Neuroplasticity explains how the actual physical architecture of the brain adapts to new experiences and information, reorganizing itself and creating new neural pathways based on what a person sees, hears, touches, thinks about, practices, and so on. Anything we give attention to, anything we emphasize in our experiences and interactions, creates new links in the brain. Where attention goes, neurons fire. And where neurons fire, they wire, or join together.
What does this have to do with showing up? Well, your reliable presence in the lives of your children can significantly impact the physical architecture and connectivity in their brains, creating mental models and expectations about the way the world works. A mental model is a summary the brain makes that creates a generalization of many repeated experiences. Such mental models are constructed from the past, filter our current experience, and shape how we anticipate and sometimes even sculpt our future interactions. The mental models are formed within the architecture of neural networks underlying attachment and memory.
No kidding—the experiences you provide in terms of your relationship with your child will literally mold the physical structure of her brain. Those connections in the brain in turn influence how her mind will work. In other words, when parents consistently show up, their children’s minds come to expect that the world is a place that can be understood and meaningfully interacted with—even in times of trouble and pain—because the experiences you provide shape the ways the brain processes information. The brain learns to anticipate certain realities, based on what has happened before. That means your children will predict what’s coming next based on previous experience. So when you are present for them, they come to expect positive interactions—from others, and from themselves. Kids learn who they are and who they can and should be, in both good times and bad, through their interactions with us, their parents. Showing up thus creates in our kids neural pathways that lead to selfhood, grit, strength, and resilience. --This text refers to an alternate kindle_edition edition.
- ASIN : B07QFMGLTR
- Publisher : Ballantine Books (January 7, 2020)
- Publication date : January 7, 2020
- Language : English
- File size : 34430 KB
- Text-to-Speech : Enabled
- Enhanced typesetting : Enabled
- X-Ray : Enabled
- Word Wise : Enabled
- Print length : 240 pages
- Page numbers source ISBN : 1524797731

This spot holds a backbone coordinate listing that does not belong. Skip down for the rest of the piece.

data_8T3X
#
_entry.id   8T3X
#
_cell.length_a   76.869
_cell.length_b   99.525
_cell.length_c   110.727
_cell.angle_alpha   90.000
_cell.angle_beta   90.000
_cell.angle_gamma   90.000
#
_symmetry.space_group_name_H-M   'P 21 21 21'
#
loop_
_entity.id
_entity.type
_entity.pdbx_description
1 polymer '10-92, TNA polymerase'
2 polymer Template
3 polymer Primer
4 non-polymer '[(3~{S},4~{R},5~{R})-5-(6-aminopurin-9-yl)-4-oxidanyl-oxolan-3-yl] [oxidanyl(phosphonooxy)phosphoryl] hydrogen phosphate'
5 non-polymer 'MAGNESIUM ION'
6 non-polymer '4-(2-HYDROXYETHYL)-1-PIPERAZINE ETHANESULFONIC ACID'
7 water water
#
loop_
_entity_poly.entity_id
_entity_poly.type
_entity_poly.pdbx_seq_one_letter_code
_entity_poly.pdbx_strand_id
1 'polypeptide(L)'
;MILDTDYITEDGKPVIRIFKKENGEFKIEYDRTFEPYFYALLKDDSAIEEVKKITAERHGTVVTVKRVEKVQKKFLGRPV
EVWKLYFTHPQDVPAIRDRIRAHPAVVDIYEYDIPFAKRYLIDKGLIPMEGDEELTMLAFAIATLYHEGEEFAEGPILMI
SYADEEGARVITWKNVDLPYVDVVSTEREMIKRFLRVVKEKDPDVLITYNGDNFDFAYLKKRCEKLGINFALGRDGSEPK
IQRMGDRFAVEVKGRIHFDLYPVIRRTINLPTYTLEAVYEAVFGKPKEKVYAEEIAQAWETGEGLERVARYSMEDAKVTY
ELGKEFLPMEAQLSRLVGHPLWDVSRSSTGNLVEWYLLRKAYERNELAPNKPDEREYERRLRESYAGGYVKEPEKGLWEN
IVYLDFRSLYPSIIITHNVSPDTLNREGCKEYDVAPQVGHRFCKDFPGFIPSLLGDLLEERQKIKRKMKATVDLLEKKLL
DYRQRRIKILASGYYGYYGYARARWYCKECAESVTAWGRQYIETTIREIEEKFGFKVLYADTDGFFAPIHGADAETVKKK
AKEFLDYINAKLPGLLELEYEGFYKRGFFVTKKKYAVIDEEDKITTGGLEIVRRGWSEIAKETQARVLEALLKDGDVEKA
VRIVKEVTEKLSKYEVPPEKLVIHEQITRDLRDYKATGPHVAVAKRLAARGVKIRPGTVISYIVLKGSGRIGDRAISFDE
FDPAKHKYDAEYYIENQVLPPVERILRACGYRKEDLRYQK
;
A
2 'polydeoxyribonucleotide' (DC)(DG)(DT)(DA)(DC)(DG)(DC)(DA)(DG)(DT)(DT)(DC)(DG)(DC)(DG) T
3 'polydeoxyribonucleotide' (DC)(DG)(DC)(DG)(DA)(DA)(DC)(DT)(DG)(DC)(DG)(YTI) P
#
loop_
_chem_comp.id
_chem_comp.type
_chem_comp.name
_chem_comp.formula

- Lending : Not Enabled
- Best Sellers Rank: #57,401 in Kindle Store (See Top 100 in Kindle Store)
- Customer Reviews:
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Top reviews from the United States
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Successful and secure. Your past doesn’t define you, but there are ways to shape and mold your little people.
Excellent points throughout the book!
By Olivia on October 14, 2019
Successful and secure. Your past doesn’t define you, but there are ways to shape and mold your little people.
Excellent points throughout the book!
One of my big beefs right now as a parent, teacher and coach is that many of us are so INTO our phones that we don't or can't see our children. Nothing makes me crazier than going out for a nice dinner and be seated next to a family where everyone is engrossed in their phone. What's the point? So when I was offered this title I almost passed . . . I (Capital, bold, italicized) pay attention to my kids. I don't need that book.
BUT I was short on reading material, and maybe there's something there for me. So I requested it.
The book itself is well made -- strong binding, thick cover, thick pages. Print is clear and easy to read with illustrations and images that help drive the point home. The information included is interesting and easy to read while stimulating thought and consideration for your life and how your actions shape the adults your children will become. Basic chapters are broken into an introduction to attachment science, helping your child feel safe/seen/soothed and secure, and a conclusion. It allows the parent (regardless of your child's age) to consider how you were parented and you are parenting your own. Yes, as a parent of a child with an attachment disorder I have heard the majority of this information before. But it is a great reminder and many sections were presented in a unique way I haven't heard before. Do I think it will "cure" my eldest? Definitely not. But it will give me a reminder on the methods that will work well for her, and it certainly will benefit my other child as well.
The BEST part of this book was that there was no blame. So often people with children who have attachment issues are told (or feel like they're being told) that they are the problem. There was no discussion of how you are a lousy parent, just realistic advice to evaluate where you are now and move forward to a healthier future.
Top reviews from other countries
It provides an understanding of what was lacking in their approach, and as a consequence now in yours. That in turn can transform your view of yourself and your approach to parenting in a very positive way.
While my child still in grade school, and my parenting mistakes have been many (on every level), this book was an epiphany. Suddenly my upbringing (and whole live) made perfect sense and my path to better parenting became crystal clear.
Reviewed in Canada on January 22, 2020